Bank of England moves to curb the UK’s property party: Expert reactions

26th June 2014

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In an attempt to cool the UK’s property market, the Bank of England has announced measures to introduce even stricter affordability checks and limit the amount of higher risk loans offered to borrowers.

In its Financial Stability Report, the Bank of England Financial Policy Committee (FPC) stated: “The recovery in the UK housing market has been associated with a marked rise in the share of mortgages extended at high loan to income multiples. At higher levels of indebtedness, households are more likely to encounter payment difficulties in the face of shocks to income and interest rates.

Bank of England governor Mark Carney

Bank of England governor Mark Carney

“This could pose direct risks to the resilience of the UK banking system, and indirect risks via its impact on economic stability. The FPC does not believe that household indebtedness poses an imminent threat to stability. But it has agreed that it is prudent to insure against the risk of a marked loosening in underwriting standards and a further significant rise in the number of highly indebted households.”

READ MORE: Bank of England looks to calm UK property market with cap on risky loans

Bank of England Governor Mark Carney added that the outlook for household indebtedness was of a concern. He said: “Although UK households have made progress in repairing their balance sheets, they start from a vulnerable position, with debt at 140% of their disposable income. The share of mortgage lending at high loan-to-income ratios has increased markedly over the past year to a record high. Given the momentum in the housing market, and the underlying shortage of housing supply, it is likely that this trend will continue.”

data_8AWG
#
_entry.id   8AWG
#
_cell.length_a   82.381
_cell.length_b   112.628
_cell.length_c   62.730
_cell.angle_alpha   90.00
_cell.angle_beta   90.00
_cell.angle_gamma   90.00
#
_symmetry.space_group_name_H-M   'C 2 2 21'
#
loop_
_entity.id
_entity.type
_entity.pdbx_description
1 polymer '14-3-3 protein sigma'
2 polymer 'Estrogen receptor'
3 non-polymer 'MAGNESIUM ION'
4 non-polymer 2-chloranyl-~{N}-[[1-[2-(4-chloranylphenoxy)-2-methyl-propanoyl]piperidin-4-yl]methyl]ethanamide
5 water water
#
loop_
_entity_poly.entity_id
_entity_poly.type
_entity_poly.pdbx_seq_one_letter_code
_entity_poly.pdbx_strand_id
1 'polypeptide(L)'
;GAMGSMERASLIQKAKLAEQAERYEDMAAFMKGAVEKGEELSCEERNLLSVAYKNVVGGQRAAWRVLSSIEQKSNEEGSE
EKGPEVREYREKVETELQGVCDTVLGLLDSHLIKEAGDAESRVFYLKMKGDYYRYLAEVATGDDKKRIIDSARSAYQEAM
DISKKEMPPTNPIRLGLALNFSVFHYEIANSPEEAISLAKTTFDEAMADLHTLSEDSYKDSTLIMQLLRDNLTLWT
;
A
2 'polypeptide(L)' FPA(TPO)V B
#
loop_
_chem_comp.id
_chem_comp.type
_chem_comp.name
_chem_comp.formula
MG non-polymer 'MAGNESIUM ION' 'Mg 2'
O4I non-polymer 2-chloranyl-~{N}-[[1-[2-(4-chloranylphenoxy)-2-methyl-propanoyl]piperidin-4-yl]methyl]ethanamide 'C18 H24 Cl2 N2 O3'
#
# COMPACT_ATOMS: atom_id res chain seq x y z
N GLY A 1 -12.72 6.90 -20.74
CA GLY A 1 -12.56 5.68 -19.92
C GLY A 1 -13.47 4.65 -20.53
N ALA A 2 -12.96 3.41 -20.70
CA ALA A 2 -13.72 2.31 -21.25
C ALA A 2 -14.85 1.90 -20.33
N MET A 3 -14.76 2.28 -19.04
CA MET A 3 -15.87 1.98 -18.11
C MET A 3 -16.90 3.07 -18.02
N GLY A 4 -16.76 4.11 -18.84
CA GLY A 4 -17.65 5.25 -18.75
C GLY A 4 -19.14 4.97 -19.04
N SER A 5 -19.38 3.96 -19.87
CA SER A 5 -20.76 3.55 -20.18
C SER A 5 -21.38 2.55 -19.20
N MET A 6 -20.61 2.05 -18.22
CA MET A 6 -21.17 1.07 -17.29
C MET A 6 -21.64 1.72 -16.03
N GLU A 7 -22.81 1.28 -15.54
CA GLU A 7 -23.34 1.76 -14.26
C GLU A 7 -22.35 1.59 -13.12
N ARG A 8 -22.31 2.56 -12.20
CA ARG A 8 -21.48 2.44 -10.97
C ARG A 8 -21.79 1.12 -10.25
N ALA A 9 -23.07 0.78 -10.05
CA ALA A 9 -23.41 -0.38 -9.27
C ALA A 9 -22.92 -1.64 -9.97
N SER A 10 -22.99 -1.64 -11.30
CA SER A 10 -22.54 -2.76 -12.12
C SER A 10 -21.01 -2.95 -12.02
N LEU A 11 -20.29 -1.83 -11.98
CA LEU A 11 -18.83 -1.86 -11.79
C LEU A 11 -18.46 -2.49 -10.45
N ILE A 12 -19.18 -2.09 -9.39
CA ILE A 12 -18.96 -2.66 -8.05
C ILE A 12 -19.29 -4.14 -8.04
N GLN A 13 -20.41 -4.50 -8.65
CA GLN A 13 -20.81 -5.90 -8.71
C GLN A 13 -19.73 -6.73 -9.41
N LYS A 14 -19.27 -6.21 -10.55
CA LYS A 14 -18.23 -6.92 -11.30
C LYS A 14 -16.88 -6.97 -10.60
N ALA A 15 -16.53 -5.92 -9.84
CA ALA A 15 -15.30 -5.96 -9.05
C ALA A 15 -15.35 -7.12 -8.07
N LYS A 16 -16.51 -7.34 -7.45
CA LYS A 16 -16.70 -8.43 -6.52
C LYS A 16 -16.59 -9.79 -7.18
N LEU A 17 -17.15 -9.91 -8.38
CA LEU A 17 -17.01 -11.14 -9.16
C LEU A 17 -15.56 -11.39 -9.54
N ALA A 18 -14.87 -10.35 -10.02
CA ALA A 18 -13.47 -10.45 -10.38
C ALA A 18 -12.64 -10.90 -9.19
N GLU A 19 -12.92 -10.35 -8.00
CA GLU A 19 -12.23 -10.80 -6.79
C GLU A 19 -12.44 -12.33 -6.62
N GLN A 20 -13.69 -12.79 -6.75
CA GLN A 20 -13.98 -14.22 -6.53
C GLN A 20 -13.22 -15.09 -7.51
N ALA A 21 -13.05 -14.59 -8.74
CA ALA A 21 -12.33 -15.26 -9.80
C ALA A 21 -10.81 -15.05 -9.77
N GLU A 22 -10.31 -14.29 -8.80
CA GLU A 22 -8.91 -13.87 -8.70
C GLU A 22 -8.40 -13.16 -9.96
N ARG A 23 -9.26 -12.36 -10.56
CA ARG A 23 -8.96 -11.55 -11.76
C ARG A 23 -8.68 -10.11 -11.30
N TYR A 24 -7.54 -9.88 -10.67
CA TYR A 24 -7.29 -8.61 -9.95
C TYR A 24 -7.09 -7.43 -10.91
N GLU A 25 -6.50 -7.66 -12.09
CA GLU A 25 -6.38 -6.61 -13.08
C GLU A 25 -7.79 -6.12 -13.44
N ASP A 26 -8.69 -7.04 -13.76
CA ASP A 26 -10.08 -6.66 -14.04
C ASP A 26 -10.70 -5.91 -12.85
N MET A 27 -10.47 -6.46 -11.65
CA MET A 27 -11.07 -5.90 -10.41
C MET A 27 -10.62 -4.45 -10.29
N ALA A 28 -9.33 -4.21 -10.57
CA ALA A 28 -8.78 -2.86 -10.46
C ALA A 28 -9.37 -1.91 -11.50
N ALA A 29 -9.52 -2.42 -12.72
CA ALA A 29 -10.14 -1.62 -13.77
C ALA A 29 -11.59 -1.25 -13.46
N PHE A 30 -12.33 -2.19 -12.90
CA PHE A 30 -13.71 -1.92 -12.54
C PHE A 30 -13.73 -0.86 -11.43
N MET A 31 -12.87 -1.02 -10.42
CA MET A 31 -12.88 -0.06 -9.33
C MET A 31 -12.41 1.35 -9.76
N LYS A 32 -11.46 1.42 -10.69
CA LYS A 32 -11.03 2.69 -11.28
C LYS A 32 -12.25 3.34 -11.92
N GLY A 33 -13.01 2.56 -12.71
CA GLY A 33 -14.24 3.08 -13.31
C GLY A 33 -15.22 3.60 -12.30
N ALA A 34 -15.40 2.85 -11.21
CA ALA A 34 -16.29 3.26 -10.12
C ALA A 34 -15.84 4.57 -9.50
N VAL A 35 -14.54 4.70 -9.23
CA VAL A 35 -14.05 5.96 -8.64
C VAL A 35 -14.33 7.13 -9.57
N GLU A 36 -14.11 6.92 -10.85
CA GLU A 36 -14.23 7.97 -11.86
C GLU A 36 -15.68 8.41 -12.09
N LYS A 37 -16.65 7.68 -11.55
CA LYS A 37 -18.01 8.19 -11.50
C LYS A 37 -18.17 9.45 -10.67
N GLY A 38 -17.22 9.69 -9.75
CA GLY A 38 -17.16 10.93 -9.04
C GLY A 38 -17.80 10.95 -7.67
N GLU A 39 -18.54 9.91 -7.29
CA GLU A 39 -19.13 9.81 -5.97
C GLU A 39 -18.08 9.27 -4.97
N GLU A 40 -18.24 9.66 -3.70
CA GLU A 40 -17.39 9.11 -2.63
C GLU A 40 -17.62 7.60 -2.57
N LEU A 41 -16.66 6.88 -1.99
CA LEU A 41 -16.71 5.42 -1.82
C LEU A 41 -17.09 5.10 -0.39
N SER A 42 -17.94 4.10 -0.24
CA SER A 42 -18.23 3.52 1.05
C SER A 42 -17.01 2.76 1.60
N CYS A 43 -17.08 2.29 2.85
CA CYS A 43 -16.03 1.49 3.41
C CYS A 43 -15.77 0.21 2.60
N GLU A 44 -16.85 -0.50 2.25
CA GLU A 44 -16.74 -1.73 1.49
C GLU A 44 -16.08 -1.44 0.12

Therefore the FPC has recommended:

– When assessing affordability, mortgage lenders should apply an interest rate stress test that assesses whether borrowers could still afford their mortgages if, at any point over the first five years of the loan, Bank Rate were to be three percentage points higher than the prevailing rate at origination.

– The Prudential Regulation Authority and the Financial Conduct Authority should ensure that mortgage lenders limit the proportion of mortgages at loan to income multiples of 4.5 and above to no more than 15% of their new mortgages.

WHAT’S THE VERDICT?

The Bank of England’s actions has naturally raised the debate over the UK’s economic strength and its overheated property market, we round up the expert reactions to the institution’s announcement below:

Treasury Select Committee chairman Andrew Tyrie MP

“The measure alone is already an important signal. It demonstrates the Bank’s preparedness to use a financial stability tool as an insurance against the risk of overheating. It is a major departure for the UK.

“Two years ago the Bank seemed somewhat coy about using tools that targeted loan to income ratios, questioning whether there had been sufficient debate to make their use acceptable to the public. The Bank has now signalled that it may act vigorously to head off the economic and financial stability risks that may arise from an overheating housing market. It will ration some high loan-to-income mortgages from October. The more the market were to overheat, the more this measure could bite.